My 3x great-grandparents Jane Byrne (born about 1811, died after April 1881) and John Leavy (1801-1881):
John Leavy’s headstone (Indian Hill RC Cemetery, Pakenham, Lanark Co.) identifies him as “a native of Co. Longford, Ireland;” Jane Byrne was presumably also a native of that Irish county.
This couple married about 1830 in Ireland (presumably Co. Longford), and had three children (Patrick; Mary Ann [my great-great-grandmother]); and James) born in Ireland; before emigrating to Upper Canada around 1834, where they settled at Pakenham, Lanark Co., Ontario, and had six more children (Thomas; Ellen; John; Michael; Jane; Elizabeth).
John Leavy’s last will and testament transcribed here
Mary Ann Leavy married Alexander (“Sandy”) Michael Moran, son of James Moran and Margaret Jamieson.
A few weeks ago, I got an email from a reader who is connected (by marriage) to my paternal family tree through the Delaney family; and who is also connected to my maternal family tree through the Derouin family. Well, it’s a bit convoluted and complicated, except perhaps when represented in the form of a pie graph; but basically, when my dad was a kid, he lived at the address (on Holland Ave., in Ottawa) where this reader’s Ireland-to-Canada ancestors had died; owing to, amongst other factors, my dad’s great-aunt Mary Emilia (“Em, Emma”) Moran having married this reader’s great-uncle Ed Delaney, after having been widowed by the untimely death of her first husband Thomas Lenahan. And then, just to make things interesting (you’re still following?), this reader’s father had a brother who married a cousin of my maternal grandmother Delia Lucie Derouin.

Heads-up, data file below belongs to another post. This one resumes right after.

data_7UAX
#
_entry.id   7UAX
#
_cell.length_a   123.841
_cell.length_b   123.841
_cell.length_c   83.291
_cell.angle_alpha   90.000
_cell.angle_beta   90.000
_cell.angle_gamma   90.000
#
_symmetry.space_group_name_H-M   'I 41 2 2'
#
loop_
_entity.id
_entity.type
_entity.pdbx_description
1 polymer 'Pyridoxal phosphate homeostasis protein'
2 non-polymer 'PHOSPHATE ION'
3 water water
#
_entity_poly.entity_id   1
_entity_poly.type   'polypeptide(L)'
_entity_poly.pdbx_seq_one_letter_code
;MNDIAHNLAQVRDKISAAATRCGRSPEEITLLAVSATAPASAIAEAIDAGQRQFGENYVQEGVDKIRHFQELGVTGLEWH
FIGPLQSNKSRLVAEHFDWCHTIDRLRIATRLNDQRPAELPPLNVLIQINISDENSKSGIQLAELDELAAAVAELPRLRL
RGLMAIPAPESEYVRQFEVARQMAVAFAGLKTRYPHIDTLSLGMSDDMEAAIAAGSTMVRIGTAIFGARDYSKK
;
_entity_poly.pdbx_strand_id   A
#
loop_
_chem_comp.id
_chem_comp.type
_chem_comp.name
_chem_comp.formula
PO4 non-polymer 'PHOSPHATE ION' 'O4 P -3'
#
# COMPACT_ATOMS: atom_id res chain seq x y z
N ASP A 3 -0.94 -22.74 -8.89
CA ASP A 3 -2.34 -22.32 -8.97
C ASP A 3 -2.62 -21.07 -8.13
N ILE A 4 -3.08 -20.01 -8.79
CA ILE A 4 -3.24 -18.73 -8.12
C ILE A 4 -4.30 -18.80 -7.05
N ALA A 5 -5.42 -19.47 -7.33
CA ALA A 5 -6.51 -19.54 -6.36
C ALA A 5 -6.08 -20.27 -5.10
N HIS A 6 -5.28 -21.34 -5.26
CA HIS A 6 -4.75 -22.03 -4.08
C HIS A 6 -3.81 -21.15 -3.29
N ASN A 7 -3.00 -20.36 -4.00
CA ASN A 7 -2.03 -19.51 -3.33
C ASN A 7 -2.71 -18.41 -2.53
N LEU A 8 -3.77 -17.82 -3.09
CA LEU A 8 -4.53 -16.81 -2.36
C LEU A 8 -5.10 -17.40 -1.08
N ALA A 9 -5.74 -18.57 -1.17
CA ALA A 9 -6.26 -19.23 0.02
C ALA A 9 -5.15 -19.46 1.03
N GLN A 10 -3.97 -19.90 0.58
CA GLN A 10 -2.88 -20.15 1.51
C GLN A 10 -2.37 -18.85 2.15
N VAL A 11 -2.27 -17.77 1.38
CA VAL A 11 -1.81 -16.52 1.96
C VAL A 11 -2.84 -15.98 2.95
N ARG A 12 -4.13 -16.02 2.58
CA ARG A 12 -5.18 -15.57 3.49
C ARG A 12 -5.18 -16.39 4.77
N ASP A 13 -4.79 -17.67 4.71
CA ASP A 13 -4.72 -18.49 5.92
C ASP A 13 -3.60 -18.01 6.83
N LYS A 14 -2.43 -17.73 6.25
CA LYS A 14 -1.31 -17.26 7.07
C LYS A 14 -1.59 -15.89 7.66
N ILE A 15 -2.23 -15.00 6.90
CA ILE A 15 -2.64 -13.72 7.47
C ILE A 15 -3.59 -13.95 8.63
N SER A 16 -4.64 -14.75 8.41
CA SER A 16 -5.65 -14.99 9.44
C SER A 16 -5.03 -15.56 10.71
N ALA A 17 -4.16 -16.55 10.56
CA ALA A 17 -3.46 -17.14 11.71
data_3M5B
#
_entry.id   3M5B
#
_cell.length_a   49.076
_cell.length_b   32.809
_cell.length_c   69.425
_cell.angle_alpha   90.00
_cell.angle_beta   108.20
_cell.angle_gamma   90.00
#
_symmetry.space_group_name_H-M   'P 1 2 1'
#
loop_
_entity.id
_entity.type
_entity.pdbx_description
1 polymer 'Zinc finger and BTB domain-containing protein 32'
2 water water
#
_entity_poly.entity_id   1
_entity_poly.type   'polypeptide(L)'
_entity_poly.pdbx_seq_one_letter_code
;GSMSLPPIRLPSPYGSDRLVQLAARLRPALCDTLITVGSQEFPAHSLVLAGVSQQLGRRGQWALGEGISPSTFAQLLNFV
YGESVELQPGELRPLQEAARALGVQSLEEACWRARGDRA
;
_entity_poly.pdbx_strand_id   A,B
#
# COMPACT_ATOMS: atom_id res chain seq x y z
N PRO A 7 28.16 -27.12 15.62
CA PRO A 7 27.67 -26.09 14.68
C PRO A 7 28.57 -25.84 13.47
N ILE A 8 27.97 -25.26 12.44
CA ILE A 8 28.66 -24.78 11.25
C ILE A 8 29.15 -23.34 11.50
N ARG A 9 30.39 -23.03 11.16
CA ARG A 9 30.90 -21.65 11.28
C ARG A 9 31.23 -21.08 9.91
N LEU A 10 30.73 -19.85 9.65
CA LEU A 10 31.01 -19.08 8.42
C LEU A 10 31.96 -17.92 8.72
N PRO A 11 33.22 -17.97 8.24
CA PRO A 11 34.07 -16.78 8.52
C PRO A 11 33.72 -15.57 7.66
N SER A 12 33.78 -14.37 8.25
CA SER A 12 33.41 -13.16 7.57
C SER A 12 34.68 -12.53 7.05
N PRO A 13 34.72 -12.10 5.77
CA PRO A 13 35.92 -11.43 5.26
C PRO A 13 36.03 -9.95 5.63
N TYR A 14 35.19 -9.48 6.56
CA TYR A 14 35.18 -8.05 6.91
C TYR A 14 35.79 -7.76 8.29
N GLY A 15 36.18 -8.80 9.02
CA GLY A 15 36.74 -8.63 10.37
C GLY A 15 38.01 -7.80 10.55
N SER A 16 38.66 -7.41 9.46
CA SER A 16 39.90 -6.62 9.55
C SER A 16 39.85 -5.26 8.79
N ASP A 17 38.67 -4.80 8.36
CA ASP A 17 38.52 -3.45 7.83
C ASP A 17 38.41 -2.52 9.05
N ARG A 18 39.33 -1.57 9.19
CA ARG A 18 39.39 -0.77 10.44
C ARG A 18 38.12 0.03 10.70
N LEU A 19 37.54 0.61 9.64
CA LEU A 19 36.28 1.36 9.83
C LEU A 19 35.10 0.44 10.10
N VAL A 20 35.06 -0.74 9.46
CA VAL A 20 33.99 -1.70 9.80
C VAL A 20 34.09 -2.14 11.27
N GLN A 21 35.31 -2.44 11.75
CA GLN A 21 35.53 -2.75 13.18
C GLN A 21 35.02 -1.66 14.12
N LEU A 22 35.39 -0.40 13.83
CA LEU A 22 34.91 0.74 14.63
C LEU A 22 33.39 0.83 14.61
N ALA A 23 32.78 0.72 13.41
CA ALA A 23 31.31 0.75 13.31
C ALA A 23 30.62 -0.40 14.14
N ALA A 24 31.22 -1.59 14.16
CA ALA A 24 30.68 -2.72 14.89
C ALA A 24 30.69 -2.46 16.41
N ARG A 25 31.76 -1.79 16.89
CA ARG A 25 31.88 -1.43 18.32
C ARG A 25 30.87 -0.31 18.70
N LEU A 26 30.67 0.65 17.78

Six degrees of separation? For the Ottawa Valley, it’s typically more like two or three.
Said reader sent me a wonderful photograph, dated 27 September 1947, and taken on the steps of St. Pat’s (then Church, now Basilica), on the occasion of the marriage of Kenneth O’Hara to Esther Wilda Derouin:
A key to the above photograph (so cool, this):
Here’s another “blended family” from the 1881 Canadian census:
Peter Doyle, with wife Elizabeth Moran (daughter of James Moran and Margaret Jamieson), and six children (transcription by ancestry.ca; with original image [LAC] here
When I first looked at this return, I mistakenly assumed that all six children were the offspring of Peter and Elizabeth. An all too common assumption which sometimes turns out to be utterly faulty, as already mentioned here
. And when I found Elizabeth Moran in the 1871 census, still unmarried and still living with her family (her widowed mother Margaret Jamieson and her siblings Thomas and Henrietta Moran) in Huntley township, I suspected that I might have to look a bit further into the available sources. Of course, the recorded ages of the above children might be off by several years (for 19th-century census returns, you should probably be prepared to potentially add or subtract about five years or so from the recorded birth year), but still: I had to wonder about the apparent discrepancy.